At that time in my life I favoured the couch and intensely disliked the competitive zone. The key lesson was that we were to embrace all of them and find ways to bring them into our lives so that we would sense and become more aware of when it was appropriate to be collaborative, creative, strategic or do battle and be more competitive.
It was such a powerful lesson and some of the things I then started doing like competitive swimming and comedy improvisation have been ways to strengthen some of the zones I felt less comfortable in.
Learn which leadership style is best suited to any given situation
I believe this awareness is something that we all need now. There will be situations and times, whether personally or professionally, when we may need to be leaders.
The style of leaders that we are will also be reliant on what the situation demands and so there will be times when we may need to be more directive and other times when we may need to encourage better and stronger collaboration.
In this way we can all be leaders as well as followers and this is what we need to keep learning to do.
About Emma Sue Prince
Emma Sue Prince is author of “7 Skills for the Future” available now to pre-order from Amazon. Emma Sue Prince is a specialist in experiential learning and believes strongly that this methodology is key to developing life skills and soft skills as it is the only way to develop self-awareness, upon which all behavioural change is based. She delivers powerful workshops in this regard and does so with many different target groups including “closed” groups such as Muslim communities in Bangladesh and North Africa and diverse groups in the UK including lawyers, doctors and software engineers.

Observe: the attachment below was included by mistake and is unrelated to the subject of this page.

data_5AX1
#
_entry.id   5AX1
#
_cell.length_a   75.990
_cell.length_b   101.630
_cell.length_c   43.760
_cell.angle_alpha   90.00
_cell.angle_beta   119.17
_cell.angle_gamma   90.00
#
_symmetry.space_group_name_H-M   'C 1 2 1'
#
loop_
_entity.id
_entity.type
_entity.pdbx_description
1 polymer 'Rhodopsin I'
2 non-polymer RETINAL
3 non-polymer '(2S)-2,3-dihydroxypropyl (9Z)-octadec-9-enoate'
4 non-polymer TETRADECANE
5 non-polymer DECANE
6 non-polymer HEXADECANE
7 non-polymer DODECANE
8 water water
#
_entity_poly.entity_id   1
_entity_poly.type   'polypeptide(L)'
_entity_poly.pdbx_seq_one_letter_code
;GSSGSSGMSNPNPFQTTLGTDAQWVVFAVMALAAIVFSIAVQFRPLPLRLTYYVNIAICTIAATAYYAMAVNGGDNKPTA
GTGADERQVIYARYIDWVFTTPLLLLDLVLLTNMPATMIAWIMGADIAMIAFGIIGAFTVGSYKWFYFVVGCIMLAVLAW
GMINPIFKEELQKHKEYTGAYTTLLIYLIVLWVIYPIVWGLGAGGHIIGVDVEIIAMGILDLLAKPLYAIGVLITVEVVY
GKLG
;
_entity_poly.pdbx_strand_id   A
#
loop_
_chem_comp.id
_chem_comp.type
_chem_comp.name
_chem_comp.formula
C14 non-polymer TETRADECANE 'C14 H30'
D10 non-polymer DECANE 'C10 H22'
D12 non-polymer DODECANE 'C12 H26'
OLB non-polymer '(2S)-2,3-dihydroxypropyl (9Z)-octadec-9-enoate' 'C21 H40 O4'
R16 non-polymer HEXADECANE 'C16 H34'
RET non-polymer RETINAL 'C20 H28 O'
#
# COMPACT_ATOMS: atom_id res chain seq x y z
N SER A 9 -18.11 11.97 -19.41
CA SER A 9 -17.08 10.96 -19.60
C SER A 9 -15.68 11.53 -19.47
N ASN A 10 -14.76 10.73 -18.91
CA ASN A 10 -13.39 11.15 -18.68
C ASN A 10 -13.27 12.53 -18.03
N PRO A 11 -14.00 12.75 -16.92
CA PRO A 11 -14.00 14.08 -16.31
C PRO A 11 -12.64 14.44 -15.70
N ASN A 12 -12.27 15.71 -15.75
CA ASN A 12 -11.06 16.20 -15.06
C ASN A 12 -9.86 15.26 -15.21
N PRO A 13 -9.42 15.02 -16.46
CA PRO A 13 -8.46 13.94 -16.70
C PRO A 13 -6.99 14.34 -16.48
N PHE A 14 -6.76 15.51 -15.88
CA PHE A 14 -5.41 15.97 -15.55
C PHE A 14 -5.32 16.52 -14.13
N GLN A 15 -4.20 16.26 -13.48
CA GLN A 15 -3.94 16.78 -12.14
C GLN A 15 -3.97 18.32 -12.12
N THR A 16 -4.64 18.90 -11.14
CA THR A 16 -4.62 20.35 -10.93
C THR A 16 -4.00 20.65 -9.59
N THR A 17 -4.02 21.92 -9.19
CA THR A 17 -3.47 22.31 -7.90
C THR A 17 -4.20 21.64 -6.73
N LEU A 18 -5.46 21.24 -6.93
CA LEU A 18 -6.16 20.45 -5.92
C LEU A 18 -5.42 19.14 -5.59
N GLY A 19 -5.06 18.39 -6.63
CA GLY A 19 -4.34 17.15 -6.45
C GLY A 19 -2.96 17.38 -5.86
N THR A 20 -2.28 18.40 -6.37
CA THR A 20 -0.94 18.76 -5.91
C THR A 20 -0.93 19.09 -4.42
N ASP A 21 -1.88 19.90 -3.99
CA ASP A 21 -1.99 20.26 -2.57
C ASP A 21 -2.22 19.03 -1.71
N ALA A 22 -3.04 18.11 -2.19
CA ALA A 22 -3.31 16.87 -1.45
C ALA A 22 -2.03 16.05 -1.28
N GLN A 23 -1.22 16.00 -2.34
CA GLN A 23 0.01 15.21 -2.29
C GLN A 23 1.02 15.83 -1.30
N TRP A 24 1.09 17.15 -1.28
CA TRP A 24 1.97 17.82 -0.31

Emma Sue provides consultancy in emerging economies and travels regularly to India, Bangladesh and Tanzania advising on a range of large funded projects. She runs a free membership site – Unimenta – for practitioners working in soft skills. When not working Emma Sue runs a local gospel choir in her home town of Godalming, Surrey and is an avid baker.